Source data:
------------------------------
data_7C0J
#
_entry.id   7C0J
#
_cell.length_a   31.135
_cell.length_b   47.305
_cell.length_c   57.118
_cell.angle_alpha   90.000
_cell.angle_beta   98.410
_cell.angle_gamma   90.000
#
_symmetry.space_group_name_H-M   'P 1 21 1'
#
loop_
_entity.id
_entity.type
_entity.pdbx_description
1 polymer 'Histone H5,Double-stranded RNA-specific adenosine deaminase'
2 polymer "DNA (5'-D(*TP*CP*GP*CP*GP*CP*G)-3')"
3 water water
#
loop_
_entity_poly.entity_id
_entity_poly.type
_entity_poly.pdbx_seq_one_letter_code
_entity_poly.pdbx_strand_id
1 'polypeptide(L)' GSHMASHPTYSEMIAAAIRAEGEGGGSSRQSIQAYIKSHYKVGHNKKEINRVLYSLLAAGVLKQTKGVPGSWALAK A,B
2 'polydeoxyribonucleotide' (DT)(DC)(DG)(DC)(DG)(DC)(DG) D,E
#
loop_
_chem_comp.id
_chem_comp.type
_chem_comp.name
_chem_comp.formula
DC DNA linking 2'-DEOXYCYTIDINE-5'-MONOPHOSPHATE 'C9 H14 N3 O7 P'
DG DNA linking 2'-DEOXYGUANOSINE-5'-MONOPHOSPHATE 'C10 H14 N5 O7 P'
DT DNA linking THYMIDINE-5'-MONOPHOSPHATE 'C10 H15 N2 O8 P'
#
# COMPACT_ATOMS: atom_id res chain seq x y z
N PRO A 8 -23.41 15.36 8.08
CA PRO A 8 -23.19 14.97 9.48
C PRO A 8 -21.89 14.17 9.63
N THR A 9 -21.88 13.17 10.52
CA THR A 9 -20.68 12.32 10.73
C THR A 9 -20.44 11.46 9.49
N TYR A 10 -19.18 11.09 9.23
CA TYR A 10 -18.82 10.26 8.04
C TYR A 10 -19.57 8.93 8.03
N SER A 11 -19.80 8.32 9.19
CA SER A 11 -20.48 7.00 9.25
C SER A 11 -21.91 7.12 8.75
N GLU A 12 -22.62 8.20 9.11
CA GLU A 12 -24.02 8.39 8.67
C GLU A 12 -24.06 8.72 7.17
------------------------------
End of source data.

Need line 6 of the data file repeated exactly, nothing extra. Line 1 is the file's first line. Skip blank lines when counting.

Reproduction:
_cell.length_b   47.305